37. 37. Real Interest Rates • Real interest rate: The interest rate that is adjusted for the inflation rate. • Formula #7 (Fisher Equation): i = r + π i: Nominal interest rate r: Real interest rate π: Inflation rate • A real interest rate on a security tells you how much more goods and services you can purchase in future out of payments from that security.
  38. 38. Example of Real Interest Rate You bought a 1-year CD at 5% (nominal) interest rate last year. During the last one year, the inflation rate was 3%. How much is a real interest rate on the CD? i = 5% and π = 3% ⇒ 5% = r + 3% ⇒ r = 2% Although you get 5% more cash from this CD than what you put in last year, its value decreased by 3%, so you can actually purchase only 2% more goods and services this year than last year.
  39. 39. Nominal vs. Real Interest Rate • Both lenders and borrowers must be concerned with the real interest rate rather than the nominal interest rate. – Even if a nominal interest rate is high, if an inflation rate is also high, the real interest rate may be low. • Lenders want high real interest rate, while borrowers want low real interest rate. – Higher the real interest rate, more the lenders are willing to lend their funds. – Lower the real interest rate, more the borrowers are willing to borrow funds.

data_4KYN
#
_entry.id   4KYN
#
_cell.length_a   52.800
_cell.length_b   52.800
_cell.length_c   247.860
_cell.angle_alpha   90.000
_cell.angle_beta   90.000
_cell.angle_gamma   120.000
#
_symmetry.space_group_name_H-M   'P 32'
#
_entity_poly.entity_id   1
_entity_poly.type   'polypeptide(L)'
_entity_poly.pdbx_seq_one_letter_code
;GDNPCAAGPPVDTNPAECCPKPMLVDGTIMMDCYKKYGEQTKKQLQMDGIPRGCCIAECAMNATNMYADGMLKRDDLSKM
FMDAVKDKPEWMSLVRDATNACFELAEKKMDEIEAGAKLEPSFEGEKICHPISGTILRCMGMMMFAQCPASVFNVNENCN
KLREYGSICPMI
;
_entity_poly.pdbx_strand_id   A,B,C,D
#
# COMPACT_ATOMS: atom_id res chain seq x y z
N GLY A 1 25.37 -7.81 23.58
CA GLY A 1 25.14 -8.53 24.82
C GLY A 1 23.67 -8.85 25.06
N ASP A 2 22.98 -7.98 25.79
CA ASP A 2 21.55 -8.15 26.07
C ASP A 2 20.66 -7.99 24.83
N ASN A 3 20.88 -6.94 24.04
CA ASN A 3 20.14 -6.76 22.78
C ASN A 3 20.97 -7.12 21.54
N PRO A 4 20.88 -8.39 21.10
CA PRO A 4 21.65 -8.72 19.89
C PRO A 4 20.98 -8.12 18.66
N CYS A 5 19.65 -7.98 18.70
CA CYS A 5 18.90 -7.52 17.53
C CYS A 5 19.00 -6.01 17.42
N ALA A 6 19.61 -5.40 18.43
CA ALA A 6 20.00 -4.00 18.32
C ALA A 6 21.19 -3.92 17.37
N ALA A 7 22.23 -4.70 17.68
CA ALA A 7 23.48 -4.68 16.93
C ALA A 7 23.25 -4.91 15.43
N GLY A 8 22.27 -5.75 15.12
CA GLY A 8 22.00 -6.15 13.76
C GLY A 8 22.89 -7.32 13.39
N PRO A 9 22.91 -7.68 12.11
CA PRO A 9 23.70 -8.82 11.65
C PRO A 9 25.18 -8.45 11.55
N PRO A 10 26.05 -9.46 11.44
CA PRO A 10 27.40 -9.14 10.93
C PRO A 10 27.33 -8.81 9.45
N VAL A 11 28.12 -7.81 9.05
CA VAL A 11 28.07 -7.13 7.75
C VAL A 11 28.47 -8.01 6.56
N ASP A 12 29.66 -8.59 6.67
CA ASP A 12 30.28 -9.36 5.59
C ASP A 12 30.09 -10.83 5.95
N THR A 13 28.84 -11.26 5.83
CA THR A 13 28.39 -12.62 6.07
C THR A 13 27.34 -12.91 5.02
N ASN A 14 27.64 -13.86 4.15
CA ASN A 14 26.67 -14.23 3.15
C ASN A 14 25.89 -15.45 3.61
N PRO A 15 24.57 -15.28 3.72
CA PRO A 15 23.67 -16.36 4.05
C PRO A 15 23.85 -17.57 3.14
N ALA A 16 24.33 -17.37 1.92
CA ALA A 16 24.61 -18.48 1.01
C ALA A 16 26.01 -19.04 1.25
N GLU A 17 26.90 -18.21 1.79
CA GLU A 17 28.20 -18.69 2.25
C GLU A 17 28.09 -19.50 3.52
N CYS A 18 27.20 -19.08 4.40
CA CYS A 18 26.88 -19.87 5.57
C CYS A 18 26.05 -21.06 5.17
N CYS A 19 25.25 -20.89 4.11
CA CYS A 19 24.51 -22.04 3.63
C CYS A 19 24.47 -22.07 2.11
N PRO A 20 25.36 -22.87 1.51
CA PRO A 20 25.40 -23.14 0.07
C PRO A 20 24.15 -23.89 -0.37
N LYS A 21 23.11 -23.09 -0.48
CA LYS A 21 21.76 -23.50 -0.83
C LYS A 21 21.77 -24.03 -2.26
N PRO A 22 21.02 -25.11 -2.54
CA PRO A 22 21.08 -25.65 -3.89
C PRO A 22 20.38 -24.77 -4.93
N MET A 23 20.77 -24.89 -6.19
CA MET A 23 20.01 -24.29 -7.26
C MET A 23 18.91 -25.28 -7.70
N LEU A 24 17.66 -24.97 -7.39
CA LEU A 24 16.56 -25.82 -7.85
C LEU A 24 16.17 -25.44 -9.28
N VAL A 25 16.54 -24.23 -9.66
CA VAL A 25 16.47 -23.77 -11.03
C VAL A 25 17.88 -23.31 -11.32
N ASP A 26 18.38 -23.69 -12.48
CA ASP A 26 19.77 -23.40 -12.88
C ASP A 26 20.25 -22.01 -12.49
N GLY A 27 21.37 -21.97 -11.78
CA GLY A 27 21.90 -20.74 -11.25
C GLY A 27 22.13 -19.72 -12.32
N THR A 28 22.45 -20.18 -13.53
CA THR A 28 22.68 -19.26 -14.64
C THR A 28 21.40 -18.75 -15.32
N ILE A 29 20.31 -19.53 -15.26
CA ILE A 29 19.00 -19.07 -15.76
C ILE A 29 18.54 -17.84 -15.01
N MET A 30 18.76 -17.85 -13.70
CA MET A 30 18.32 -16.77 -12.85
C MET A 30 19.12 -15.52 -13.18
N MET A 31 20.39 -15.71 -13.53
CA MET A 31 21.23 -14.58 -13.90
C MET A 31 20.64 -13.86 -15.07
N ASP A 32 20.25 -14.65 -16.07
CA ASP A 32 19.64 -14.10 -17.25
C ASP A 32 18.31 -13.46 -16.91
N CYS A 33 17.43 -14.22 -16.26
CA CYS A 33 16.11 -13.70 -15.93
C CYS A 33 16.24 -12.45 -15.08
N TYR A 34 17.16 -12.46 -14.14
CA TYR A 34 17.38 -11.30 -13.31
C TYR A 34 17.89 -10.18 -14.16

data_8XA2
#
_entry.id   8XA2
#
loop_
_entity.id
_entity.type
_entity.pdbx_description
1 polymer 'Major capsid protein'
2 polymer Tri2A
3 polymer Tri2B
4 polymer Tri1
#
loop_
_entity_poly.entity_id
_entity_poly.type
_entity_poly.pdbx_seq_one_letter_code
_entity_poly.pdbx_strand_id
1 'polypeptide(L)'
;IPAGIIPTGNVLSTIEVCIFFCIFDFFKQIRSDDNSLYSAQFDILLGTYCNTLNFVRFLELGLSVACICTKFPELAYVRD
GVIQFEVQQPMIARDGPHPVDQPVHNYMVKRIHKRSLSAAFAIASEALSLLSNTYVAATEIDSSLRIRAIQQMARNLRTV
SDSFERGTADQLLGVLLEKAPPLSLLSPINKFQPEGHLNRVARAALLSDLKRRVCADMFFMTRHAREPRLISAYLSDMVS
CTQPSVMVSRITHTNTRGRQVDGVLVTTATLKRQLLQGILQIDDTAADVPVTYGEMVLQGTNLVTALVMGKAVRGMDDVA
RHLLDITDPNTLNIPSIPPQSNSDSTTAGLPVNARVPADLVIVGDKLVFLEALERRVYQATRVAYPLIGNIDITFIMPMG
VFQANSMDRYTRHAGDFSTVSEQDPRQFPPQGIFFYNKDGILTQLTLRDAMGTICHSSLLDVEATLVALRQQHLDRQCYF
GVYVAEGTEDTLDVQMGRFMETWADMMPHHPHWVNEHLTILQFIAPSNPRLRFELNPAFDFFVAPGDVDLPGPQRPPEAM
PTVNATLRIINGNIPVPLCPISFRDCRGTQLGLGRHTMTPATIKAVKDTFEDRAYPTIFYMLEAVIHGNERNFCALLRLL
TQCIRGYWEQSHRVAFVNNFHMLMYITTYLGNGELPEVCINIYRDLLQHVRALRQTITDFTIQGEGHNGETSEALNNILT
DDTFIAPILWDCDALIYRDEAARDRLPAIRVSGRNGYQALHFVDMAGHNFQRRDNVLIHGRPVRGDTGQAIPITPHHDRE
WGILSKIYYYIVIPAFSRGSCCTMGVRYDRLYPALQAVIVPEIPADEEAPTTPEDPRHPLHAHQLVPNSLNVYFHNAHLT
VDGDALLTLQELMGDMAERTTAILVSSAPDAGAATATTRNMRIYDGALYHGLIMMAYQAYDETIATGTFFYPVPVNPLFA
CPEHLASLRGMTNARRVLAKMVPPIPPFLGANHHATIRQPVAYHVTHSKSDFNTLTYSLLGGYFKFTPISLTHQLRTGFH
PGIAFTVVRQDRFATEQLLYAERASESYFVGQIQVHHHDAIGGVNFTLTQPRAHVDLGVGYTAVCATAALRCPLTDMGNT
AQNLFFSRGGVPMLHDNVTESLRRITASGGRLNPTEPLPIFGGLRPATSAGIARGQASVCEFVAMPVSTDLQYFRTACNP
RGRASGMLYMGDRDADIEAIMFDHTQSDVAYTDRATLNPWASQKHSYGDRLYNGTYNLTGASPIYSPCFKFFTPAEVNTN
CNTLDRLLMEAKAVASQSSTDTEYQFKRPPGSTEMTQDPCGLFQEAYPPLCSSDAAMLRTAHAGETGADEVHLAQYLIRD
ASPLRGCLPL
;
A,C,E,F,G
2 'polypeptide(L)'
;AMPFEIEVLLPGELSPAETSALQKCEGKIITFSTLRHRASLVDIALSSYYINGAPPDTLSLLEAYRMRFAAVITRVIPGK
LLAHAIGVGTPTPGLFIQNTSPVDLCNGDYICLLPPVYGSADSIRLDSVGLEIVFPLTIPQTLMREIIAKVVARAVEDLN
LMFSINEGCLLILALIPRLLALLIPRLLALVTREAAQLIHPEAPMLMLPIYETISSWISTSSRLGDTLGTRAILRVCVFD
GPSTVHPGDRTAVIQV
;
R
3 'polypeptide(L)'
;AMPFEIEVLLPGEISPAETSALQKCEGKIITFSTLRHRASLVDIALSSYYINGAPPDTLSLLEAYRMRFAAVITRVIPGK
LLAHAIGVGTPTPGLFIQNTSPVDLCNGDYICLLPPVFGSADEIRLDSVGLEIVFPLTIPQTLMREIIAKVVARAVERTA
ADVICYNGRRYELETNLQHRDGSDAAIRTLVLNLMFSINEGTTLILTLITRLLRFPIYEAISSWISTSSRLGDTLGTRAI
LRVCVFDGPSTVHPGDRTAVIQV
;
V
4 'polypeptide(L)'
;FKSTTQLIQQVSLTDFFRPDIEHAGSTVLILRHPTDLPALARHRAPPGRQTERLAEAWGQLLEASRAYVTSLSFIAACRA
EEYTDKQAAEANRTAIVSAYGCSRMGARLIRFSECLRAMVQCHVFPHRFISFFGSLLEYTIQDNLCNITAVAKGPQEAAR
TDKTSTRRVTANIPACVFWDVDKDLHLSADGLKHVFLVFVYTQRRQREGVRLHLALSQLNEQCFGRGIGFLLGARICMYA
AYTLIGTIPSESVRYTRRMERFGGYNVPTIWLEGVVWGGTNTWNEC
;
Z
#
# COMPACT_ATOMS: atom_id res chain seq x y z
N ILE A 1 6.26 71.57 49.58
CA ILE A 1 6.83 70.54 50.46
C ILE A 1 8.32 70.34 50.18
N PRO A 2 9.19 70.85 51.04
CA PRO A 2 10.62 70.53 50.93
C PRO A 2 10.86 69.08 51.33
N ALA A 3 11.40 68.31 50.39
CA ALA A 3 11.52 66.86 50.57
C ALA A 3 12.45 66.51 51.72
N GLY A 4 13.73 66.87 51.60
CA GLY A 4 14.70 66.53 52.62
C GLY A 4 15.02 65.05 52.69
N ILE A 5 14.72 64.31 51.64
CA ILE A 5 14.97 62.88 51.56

40. 40. Examples of Real and Nominal Interest Rates • You loaned $100 to your brother at 10% interest rate one year ago, and he returns $110 today. Last one year, the inflation rate was 10%. Did you gain from this investment (loan) to your brother? Did your brother loose from this loan from you? How much was a real interest rate? • If you expect an inflation rate will be 3%, are you willing to loan your funds at 1%, 3%, or 5% of nominal interest rate? How much will be a real interest rate?
  41. 41. Real Interest Rate, Nominal Interest Rate, and Inflation • Because we live in an economy with continuous inflation, a nominal interest rate is always greater than a real interest rate. • Inflation rate changes from year to year, so a difference between a nominal interest rate and a real interest rate also changes.
  42. 42. Figure 1: Real and Nominal Interest Rates, 1953-2011 A vertical distance between a blue line (nominal interest rate) and a brown line (real interest rate) is an inflation rate (as indicated in a red arrow) on this chart.